Frank Lloyd Wright’s architecture added to UNESCO World Heritage List

Written by Michelle Lou, CNN

The designs of American architect Frank Lloyd Wright are joining the ranks of revered UNESCO World Heritage sites such as The Great Wall of China, The Palace of Versailles and the Taj Mahal.
The World Heritage Committee inscribed eight of the Wright’s famed sites into the list, marking the first modern architecture designation in the United States on the World Heritage roster. They include the Fallingwater house in Mill Run, Pennsylvania; the Herbert and Katherine Jacobs House in Madison, Wisconsin; and the Solomon R. Guggenheim Museum in New York.

“These buildings reflect the ‘organic architecture’ developed by Wright, which includes an open plan, a blurring of the boundaries between exterior and interior and the unprecedented use of materials such as steel and concrete,” the UNESCO news release said.

“Each of these buildings offers innovative solutions to the needs for housing, worship, work or leisure. Wright’s work from this period had a strong impact on the development of modern architecture in Europe.”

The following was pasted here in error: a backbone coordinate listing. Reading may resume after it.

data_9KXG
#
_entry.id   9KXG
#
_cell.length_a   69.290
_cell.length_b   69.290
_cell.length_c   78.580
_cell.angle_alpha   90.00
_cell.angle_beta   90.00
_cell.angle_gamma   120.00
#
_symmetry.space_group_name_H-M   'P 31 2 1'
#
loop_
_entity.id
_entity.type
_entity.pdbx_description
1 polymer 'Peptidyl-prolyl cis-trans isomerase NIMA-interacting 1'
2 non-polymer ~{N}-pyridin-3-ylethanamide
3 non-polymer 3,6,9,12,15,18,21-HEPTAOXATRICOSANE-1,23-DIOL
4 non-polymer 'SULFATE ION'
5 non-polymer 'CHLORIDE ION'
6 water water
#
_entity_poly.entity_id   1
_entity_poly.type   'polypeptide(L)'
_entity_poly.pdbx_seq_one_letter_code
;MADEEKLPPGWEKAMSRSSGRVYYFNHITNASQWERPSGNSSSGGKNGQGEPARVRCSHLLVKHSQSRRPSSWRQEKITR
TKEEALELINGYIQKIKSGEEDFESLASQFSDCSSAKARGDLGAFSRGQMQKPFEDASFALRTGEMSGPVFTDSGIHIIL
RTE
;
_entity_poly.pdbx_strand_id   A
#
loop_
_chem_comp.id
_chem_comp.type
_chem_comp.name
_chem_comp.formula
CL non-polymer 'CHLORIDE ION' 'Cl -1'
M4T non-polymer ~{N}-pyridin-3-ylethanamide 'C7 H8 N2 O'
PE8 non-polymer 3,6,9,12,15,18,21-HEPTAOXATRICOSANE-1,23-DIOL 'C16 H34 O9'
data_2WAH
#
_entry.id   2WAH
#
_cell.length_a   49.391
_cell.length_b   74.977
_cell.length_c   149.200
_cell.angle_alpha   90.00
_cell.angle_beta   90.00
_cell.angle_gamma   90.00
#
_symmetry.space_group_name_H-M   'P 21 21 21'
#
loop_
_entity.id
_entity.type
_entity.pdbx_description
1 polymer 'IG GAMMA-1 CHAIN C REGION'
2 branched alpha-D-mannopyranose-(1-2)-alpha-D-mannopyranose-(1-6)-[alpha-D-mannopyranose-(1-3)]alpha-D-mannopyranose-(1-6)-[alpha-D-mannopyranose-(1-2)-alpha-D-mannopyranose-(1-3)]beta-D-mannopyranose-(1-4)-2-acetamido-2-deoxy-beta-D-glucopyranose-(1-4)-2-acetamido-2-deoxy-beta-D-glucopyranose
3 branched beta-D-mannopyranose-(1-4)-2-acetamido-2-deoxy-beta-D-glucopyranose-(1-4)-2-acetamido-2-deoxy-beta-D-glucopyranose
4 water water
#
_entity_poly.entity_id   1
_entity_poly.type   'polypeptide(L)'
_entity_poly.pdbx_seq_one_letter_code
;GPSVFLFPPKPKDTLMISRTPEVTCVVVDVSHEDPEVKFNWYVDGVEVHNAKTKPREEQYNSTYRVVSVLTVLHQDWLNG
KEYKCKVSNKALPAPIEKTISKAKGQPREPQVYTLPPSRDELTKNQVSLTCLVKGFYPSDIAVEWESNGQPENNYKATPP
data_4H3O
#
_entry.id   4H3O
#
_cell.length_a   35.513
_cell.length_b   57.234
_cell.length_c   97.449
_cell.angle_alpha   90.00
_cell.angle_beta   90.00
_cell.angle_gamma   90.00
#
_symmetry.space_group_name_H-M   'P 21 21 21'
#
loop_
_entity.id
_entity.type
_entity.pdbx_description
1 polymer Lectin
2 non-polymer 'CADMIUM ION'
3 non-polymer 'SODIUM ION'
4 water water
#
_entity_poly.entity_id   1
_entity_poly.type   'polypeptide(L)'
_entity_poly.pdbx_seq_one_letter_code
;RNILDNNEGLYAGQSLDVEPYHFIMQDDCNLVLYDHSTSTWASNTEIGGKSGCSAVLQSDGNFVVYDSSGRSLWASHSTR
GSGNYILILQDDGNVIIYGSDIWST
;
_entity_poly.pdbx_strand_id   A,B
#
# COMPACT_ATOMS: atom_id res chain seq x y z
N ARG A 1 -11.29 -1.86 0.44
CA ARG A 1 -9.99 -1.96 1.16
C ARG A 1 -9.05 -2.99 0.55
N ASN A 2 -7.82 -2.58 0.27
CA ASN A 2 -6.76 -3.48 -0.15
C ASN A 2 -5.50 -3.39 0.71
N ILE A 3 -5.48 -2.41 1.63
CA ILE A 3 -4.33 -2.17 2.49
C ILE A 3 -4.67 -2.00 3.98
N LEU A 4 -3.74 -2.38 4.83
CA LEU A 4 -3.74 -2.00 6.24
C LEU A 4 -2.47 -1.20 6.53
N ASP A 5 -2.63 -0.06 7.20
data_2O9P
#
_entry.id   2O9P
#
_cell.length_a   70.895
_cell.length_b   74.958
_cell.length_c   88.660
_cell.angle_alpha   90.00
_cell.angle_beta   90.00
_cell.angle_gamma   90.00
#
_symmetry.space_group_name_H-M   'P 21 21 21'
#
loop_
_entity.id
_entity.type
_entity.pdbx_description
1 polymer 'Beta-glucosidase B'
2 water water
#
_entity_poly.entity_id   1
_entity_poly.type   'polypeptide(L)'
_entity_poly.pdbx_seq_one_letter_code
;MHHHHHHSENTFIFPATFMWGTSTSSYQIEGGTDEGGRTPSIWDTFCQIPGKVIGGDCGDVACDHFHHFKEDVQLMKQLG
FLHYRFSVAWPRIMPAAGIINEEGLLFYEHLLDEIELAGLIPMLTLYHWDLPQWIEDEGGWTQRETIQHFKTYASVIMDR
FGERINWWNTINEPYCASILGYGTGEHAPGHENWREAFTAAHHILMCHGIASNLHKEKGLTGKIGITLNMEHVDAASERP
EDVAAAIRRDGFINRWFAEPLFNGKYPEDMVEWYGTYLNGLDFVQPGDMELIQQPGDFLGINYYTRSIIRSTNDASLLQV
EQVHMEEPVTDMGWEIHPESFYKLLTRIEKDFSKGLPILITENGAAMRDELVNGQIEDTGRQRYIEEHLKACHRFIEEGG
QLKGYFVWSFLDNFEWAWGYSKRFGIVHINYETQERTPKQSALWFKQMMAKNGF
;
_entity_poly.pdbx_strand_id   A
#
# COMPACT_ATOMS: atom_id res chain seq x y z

The other properties added to the list are Unity Temple, the Frederick C. Robie House, Taliesin, Hollyhock House, and Taliesin West. They were all designed in the first half of the 20th century and are only a glimpse into the architectural mastermind’s more than 500 projects around the globe.

Guggenheim Museum in New York

Guggenheim Museum in New York Credit: Courtesy Pixabay

The nomination process took more than 15 years, the Frank Lloyd Wright Foundation said.
The list currently includes 1,121 locations. To earn the World Heritage Site designation, a place must meet at least one of 10 selection criteria, such as representing a masterpiece of human creative genius or containing superlative natural phenomena, according to the UNESCO website.

The designation is mostly honorary, though World Heritage Sites typically receive increased tourism.

“To have this unique American legacy placed alongside these precious few sites around the globe is meaningful because it recognizes the profound influence of this American architect and his impact on the whole world,” said Stuart Graff, president and CEO of the foundation.

“These sites are not simply World Heritage monuments because they are beautiful. It’s so much more than that. These are places of profound influence, inspiration, and connection.”

This article originally appeared here